Lunch specials include a pizza slice, sub and salad, and six chicken wings with fries.
Effie emphasized they use fresh ingredients with locally grown vegetables, such as tomatoes and peppers.
Sauces are another priority. “Our sauces taste smooth — not too sweet, not too acidic,” Effie said. She said Marino adds Greek herbs to sauces, including in Marinara sauce for meatball subs. The Alfredo sauce is made daily — instead of being frozen — for chicken Alfredo.
All desserts are preservatives-free, from a Greek bakery in Atlanta, Effie noted. Pastries include Italian cannoli, Greek phyllo-layered baklava with chopped nuts, and a double-sized combo of baklava with a yummy cheesecake layer.
Honey is readily used instead of sugar in such desserts. Honey is a preservative. The cheesecake portion can last three days in a refrigerator, and the baklava portion lasts many days longer, Effie said. “Baklava is scorched in honey,” Effie said. “Honey is therapeutic. It provides natural energy. I put it in my tea.”
Imported Greek honey is an item Effie said quickly sells out. Each glass container sells for $10 in Marino’s. Effie noted “Marino’s family makes it in Porto Heli, Greece.” The “Greek Riviera” grew from a secluded fishing village to a port. It is on the eastern side of Greece’s main Peloponnese peninsula.
New Huge Kitchen
Marino rents space from Steve Katsadouros, who co-owned HDW for 35 years. The former retail shop was modernized into Yogurt World. Last year “Marino re-designed the kitchen with specific dimensions, to get a good flow” for workers, Effie said. The kitchen includes a large oven, grill, and dough-making machine.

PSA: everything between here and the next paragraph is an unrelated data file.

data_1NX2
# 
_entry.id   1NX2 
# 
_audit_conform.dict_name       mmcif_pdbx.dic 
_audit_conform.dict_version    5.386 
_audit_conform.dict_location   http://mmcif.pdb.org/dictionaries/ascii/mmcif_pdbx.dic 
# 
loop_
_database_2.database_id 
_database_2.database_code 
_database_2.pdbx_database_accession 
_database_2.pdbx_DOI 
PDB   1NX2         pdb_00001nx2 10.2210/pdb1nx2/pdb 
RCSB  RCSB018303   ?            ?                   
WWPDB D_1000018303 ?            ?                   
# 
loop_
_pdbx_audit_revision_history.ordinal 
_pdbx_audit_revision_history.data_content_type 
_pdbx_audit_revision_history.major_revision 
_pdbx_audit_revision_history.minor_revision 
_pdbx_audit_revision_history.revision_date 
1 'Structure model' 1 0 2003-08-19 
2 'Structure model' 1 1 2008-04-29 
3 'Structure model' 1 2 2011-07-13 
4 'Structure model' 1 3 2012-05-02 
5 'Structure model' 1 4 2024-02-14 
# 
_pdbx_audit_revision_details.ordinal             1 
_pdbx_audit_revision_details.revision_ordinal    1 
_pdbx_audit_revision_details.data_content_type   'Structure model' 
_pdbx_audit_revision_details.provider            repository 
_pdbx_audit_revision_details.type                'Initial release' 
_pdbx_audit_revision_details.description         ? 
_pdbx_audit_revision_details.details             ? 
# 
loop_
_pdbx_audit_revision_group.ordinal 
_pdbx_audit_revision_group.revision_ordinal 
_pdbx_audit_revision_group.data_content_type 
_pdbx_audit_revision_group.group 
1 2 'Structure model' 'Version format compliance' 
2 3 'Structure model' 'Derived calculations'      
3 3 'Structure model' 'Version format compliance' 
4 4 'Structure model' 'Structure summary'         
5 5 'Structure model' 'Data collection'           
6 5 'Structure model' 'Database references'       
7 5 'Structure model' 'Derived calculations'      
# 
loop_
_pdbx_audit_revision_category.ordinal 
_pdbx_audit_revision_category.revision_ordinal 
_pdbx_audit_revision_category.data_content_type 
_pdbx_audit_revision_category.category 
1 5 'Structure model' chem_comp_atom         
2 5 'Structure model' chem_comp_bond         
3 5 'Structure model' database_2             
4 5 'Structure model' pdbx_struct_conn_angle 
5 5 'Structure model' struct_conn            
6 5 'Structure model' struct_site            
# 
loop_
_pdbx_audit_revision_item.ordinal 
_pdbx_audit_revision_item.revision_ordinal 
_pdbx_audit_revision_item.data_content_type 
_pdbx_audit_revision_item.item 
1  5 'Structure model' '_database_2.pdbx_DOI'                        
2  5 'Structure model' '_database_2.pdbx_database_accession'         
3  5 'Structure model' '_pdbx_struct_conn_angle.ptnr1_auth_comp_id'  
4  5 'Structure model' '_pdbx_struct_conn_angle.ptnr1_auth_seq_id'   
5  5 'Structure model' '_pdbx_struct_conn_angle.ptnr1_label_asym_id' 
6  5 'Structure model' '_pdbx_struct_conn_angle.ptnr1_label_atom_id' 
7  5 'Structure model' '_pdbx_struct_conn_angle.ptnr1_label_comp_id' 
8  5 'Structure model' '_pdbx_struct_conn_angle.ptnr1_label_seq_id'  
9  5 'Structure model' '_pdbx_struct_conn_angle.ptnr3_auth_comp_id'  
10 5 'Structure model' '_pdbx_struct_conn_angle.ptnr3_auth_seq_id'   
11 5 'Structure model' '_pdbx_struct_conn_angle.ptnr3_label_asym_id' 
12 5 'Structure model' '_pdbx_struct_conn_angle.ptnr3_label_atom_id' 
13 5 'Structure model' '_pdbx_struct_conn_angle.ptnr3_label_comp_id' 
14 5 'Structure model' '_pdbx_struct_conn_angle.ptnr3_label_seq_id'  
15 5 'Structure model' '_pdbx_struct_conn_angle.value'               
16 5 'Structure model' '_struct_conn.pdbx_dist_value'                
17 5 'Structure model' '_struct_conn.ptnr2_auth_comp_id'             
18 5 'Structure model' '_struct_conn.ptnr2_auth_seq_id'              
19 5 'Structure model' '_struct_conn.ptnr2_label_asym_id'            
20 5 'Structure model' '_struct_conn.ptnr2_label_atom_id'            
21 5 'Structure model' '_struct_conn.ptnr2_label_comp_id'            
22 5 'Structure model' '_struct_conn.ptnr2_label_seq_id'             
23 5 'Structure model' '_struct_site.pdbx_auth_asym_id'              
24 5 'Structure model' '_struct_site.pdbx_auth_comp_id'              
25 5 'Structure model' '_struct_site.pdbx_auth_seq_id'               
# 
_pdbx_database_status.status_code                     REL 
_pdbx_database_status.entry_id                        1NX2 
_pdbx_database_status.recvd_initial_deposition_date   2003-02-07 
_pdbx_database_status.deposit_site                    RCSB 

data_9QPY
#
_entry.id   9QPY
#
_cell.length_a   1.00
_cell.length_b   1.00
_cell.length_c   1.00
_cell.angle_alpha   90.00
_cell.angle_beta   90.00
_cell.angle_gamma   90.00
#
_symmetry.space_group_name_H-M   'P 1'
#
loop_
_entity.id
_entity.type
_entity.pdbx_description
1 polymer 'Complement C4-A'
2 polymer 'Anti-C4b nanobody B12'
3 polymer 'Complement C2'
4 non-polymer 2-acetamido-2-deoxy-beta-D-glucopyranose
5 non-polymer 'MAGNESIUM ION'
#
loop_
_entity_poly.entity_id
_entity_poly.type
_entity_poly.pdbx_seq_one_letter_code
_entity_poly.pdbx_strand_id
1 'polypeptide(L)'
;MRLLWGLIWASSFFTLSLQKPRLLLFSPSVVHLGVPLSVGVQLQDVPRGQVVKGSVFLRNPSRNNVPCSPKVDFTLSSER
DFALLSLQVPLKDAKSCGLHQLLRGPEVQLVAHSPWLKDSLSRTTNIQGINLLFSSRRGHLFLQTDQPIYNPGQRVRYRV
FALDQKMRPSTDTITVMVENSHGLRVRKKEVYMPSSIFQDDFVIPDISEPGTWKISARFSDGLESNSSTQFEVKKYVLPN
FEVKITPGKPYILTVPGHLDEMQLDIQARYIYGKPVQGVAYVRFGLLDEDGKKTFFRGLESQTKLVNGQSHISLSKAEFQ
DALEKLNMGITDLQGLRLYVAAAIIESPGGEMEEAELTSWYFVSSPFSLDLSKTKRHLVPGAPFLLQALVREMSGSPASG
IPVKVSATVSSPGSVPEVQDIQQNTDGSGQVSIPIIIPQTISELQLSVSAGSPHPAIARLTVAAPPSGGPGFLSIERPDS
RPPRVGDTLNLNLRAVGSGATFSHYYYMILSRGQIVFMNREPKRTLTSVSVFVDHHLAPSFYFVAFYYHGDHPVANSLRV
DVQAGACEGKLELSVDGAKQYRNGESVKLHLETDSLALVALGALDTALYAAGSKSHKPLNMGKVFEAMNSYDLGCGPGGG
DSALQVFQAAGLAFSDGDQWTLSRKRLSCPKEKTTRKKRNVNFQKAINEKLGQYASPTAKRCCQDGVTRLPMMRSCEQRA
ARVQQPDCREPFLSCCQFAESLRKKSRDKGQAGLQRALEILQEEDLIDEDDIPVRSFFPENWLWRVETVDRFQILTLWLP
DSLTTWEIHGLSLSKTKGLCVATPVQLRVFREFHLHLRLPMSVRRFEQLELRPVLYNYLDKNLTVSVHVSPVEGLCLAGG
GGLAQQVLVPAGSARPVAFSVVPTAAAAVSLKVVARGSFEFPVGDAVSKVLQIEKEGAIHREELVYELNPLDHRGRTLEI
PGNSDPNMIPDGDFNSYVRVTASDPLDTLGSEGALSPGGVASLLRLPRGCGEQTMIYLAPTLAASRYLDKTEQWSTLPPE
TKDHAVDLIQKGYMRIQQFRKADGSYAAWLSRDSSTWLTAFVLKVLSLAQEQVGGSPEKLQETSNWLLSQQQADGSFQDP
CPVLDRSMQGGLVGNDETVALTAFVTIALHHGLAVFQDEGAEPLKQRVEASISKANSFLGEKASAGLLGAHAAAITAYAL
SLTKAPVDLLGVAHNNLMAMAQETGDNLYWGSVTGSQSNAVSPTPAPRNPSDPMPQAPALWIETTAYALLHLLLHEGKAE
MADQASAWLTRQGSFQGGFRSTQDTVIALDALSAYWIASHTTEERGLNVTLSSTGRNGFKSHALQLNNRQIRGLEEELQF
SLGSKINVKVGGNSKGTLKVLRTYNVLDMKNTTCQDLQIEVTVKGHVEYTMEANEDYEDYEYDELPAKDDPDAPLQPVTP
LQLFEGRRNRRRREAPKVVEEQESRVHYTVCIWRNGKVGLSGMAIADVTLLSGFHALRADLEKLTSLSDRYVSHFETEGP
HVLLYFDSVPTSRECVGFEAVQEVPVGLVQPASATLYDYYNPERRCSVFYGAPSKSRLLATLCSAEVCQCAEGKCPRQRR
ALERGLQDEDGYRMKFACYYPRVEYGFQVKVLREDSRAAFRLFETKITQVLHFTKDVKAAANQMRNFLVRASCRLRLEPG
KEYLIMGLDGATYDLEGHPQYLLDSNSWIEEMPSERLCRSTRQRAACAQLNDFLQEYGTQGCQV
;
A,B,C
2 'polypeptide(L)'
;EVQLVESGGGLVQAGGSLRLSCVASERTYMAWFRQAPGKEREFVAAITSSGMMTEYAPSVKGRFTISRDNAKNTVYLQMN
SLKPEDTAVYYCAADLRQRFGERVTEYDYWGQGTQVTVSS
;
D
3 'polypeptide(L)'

Effie Loukas grew up in the small village of Angelokastro in western Greece until age nine, when in 1984 her family moved to Hendersonville. She was named after her grandmother as “Efthalia.” That means blooming and flourishing. “Marino” means a mariner.
Effie’s degree is in psychology from N.C. State, with a communications minor. She and Marino have no children.
Their niece Lina Tsakalos works for them. She is the elder of two daughters of Thanasi and Vickie Tsakalos. Her two older brothers work in HDW. She is an all-A West Henderson senior.
She prefers working up front with customers. Lina, 17, said “I’m a people person” — like her parents and her Aunt Effie. “It’s in our blood,” she said both of the family’s love of cooking, baking and socializing. Her principal, Luke Manuel, calls Lina a “great student,” outgoing with a “wonderful personality.”
Marino’s is hiring. “We’d love experienced people who know how to bake with dough,” Effie said. “That’d be amazing.”
How is it working with hard-working and chatty Greeks? Alexis Edenfield, an East Henderson senior, quipped “it’s too much fun” working at Marino’s and hearing the Loumises’ rapid-fire Greek to each other. Effie said Alexis learned “ella” — when beckoned to “come” here, to help with tasks.
Orders can be called in via 595-2545, or made in person. To see the menu, check marinospizzahouse.com/menu.